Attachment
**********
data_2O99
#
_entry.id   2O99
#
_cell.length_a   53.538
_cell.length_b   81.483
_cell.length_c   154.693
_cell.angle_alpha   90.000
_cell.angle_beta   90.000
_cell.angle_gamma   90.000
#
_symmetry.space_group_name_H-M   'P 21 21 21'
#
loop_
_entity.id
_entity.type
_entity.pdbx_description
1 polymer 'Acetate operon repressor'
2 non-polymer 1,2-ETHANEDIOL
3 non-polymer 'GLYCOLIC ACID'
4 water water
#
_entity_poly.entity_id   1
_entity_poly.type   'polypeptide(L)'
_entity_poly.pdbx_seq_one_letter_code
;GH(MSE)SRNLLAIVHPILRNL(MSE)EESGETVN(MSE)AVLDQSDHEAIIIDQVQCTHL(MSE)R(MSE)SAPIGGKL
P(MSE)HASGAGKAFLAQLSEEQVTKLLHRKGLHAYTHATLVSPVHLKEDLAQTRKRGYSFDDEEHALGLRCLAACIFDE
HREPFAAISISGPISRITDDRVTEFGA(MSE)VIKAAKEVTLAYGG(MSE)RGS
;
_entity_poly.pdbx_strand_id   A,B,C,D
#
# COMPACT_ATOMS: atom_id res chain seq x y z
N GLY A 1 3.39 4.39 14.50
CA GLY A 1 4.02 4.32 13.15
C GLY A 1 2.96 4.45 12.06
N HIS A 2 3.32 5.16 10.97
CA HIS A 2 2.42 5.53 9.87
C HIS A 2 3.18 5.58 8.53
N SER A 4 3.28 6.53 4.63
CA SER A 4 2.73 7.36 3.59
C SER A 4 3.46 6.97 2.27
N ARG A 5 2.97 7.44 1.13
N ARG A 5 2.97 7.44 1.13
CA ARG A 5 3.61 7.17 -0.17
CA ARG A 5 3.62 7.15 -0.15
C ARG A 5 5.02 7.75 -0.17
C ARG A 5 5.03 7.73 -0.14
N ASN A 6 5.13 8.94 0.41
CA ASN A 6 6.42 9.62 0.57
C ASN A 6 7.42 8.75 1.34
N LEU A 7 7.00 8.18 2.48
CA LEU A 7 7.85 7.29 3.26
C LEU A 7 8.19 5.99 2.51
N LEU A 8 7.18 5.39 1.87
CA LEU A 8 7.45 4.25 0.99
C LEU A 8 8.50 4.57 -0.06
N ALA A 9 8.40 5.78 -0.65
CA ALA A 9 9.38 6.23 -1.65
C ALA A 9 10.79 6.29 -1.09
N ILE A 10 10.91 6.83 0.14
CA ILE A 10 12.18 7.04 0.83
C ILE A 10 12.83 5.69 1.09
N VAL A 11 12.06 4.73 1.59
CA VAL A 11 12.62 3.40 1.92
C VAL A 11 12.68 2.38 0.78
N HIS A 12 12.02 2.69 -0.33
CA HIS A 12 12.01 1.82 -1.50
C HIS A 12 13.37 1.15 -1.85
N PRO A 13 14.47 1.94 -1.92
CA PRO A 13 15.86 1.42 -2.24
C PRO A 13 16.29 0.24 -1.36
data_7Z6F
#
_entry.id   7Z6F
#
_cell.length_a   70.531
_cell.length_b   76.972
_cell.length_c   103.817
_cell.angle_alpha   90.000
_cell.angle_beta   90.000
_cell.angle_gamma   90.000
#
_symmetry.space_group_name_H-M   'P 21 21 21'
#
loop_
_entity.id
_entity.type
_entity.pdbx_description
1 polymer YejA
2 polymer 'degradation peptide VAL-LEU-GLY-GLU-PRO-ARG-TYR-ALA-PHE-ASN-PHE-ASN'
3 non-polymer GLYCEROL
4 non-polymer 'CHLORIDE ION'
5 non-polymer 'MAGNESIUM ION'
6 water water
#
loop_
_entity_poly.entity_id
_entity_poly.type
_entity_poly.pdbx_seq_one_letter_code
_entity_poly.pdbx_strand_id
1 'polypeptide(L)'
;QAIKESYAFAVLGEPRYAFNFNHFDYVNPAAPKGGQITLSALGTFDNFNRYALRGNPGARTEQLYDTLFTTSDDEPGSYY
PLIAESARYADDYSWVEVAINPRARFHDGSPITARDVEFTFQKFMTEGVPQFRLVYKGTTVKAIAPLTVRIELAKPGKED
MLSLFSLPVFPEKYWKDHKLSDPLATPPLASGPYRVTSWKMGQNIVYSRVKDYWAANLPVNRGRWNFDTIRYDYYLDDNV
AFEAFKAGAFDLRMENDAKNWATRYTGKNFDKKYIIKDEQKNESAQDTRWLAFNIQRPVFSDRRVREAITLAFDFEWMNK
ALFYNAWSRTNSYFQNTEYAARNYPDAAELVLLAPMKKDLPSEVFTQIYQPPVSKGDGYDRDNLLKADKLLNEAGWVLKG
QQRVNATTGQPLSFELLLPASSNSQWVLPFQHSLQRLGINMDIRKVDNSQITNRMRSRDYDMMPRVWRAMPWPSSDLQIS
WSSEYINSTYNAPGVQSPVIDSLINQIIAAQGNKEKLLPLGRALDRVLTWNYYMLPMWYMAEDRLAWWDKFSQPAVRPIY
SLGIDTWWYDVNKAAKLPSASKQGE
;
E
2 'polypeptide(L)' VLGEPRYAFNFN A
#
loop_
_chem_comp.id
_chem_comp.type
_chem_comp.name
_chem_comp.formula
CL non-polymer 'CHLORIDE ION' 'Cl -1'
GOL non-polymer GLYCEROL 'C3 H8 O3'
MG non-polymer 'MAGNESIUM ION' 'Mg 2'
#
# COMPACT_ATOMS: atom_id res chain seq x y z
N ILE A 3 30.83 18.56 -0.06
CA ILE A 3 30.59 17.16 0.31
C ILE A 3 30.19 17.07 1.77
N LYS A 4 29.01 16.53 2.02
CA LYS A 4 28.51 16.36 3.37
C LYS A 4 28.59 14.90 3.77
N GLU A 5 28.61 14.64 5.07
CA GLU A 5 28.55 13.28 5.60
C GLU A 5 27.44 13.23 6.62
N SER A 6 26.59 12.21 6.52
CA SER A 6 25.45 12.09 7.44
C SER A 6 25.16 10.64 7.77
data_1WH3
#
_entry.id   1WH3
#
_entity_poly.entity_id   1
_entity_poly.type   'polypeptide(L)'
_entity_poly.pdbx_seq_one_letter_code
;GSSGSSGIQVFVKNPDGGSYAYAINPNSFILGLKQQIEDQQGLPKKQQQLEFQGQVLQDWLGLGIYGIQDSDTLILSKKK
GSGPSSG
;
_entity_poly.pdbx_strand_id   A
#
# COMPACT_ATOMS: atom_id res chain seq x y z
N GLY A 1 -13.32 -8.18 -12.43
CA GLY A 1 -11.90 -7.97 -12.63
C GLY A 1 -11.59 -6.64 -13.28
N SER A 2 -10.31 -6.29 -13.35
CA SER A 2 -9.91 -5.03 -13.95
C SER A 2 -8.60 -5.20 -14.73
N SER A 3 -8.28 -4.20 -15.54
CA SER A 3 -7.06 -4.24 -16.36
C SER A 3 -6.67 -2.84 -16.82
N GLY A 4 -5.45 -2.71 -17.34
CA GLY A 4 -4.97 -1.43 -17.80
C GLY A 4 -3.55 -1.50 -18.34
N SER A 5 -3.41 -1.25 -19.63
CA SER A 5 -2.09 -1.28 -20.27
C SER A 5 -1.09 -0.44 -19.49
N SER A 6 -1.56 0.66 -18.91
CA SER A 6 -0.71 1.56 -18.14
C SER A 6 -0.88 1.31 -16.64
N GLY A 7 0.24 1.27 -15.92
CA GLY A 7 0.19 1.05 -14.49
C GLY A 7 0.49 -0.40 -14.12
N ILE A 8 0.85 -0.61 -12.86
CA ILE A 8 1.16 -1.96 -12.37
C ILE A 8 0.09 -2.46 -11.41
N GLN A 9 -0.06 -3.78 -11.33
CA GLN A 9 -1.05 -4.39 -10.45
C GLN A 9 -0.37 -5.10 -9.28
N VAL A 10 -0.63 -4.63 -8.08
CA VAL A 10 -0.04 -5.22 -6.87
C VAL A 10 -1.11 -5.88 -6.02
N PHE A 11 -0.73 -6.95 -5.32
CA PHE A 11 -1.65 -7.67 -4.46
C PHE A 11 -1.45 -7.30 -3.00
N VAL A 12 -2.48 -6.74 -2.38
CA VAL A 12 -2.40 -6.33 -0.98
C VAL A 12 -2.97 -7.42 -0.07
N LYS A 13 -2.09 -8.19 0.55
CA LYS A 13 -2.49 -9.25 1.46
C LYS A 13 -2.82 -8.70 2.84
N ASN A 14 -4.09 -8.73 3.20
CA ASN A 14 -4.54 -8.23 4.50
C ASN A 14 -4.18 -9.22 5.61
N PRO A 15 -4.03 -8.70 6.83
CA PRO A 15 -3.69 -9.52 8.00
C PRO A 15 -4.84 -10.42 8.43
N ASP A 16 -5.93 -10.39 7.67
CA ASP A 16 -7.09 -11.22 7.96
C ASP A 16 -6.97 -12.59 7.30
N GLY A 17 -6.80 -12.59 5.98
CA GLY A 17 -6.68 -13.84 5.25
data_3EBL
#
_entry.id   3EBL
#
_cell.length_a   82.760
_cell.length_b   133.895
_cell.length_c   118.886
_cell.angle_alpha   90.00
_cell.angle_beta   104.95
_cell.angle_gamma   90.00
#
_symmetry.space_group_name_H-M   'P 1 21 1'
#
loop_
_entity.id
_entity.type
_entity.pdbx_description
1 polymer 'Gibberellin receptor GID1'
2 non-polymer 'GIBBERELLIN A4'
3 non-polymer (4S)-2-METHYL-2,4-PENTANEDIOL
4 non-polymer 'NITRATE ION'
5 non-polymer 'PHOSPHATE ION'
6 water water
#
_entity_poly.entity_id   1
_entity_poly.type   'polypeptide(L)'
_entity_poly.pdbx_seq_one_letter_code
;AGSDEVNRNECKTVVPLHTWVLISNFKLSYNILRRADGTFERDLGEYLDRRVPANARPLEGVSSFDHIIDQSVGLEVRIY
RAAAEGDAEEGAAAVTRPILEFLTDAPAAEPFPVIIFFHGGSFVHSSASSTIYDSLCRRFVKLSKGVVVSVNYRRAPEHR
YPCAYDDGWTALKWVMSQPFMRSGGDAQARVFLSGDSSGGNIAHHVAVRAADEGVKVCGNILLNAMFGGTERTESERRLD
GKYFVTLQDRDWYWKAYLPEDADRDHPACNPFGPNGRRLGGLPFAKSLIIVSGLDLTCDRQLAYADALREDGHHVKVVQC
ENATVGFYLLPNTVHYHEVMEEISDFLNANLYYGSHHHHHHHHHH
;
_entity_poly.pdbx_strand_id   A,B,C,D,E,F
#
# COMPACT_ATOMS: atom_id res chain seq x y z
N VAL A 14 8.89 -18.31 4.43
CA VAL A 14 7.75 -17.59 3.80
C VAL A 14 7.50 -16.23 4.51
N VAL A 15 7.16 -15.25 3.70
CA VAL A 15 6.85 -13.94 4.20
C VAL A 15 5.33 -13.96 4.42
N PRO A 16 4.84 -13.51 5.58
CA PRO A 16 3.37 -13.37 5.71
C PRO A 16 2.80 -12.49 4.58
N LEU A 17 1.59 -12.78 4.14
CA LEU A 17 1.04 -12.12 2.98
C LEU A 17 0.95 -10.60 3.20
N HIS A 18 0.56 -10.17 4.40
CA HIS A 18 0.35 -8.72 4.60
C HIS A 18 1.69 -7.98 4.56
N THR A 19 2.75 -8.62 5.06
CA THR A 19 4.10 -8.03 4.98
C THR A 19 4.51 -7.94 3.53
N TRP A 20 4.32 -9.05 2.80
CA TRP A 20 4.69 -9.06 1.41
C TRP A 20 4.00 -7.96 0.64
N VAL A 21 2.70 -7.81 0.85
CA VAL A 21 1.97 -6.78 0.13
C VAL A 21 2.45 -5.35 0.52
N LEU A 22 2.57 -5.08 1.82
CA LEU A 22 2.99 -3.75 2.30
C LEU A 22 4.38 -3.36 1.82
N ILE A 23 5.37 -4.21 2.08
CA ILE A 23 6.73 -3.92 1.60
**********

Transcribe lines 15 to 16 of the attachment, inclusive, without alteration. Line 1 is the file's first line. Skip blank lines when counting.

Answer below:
_entity.id
_entity.type